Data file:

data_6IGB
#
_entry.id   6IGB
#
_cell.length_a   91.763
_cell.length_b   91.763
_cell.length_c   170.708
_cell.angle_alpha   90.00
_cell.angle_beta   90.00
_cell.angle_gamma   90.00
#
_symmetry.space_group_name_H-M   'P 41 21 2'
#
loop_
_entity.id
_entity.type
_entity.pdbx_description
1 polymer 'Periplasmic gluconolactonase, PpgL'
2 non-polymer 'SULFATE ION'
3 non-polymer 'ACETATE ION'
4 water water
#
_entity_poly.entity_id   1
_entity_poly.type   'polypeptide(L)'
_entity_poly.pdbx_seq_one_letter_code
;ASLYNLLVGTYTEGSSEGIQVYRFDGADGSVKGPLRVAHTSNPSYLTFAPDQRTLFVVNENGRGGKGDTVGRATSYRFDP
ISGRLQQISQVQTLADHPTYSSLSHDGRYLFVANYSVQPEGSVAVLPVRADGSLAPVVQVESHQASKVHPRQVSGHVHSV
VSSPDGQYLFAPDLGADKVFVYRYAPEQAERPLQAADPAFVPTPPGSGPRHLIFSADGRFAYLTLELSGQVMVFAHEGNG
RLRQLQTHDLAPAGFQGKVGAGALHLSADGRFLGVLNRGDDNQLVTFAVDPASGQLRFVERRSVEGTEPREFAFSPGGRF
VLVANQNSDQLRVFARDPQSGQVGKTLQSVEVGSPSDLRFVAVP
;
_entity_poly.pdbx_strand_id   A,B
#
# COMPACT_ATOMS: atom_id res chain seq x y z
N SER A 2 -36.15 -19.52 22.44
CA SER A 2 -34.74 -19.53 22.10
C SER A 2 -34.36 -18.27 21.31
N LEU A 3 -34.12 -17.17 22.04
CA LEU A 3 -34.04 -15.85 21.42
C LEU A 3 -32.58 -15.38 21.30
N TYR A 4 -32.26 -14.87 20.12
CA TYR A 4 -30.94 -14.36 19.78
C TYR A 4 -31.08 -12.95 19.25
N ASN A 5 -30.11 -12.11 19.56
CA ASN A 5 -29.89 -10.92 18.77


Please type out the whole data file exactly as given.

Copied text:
data_6IGB
#
_entry.id   6IGB
#
_cell.length_a   91.763
_cell.length_b   91.763
_cell.length_c   170.708
_cell.angle_alpha   90.00
_cell.angle_beta   90.00
_cell.angle_gamma   90.00
#
_symmetry.space_group_name_H-M   'P 41 21 2'
#
loop_
_entity.id
_entity.type
_entity.pdbx_description
1 polymer 'Periplasmic gluconolactonase, PpgL'
2 non-polymer 'SULFATE ION'
3 non-polymer 'ACETATE ION'
4 water water
#
_entity_poly.entity_id   1
_entity_poly.type   'polypeptide(L)'
_entity_poly.pdbx_seq_one_letter_code
;ASLYNLLVGTYTEGSSEGIQVYRFDGADGSVKGPLRVAHTSNPSYLTFAPDQRTLFVVNENGRGGKGDTVGRATSYRFDP
ISGRLQQISQVQTLADHPTYSSLSHDGRYLFVANYSVQPEGSVAVLPVRADGSLAPVVQVESHQASKVHPRQVSGHVHSV
VSSPDGQYLFAPDLGADKVFVYRYAPEQAERPLQAADPAFVPTPPGSGPRHLIFSADGRFAYLTLELSGQVMVFAHEGNG
RLRQLQTHDLAPAGFQGKVGAGALHLSADGRFLGVLNRGDDNQLVTFAVDPASGQLRFVERRSVEGTEPREFAFSPGGRF
VLVANQNSDQLRVFARDPQSGQVGKTLQSVEVGSPSDLRFVAVP
;
_entity_poly.pdbx_strand_id   A,B
#
# COMPACT_ATOMS: atom_id res chain seq x y z
N SER A 2 -36.15 -19.52 22.44
CA SER A 2 -34.74 -19.53 22.10
C SER A 2 -34.36 -18.27 21.31
N LEU A 3 -34.12 -17.17 22.04
CA LEU A 3 -34.04 -15.85 21.42
C LEU A 3 -32.58 -15.38 21.30
N TYR A 4 -32.26 -14.87 20.12
CA TYR A 4 -30.94 -14.36 19.78
C TYR A 4 -31.08 -12.95 19.25
N ASN A 5 -30.11 -12.11 19.56
CA ASN A 5 -29.89 -10.92 18.77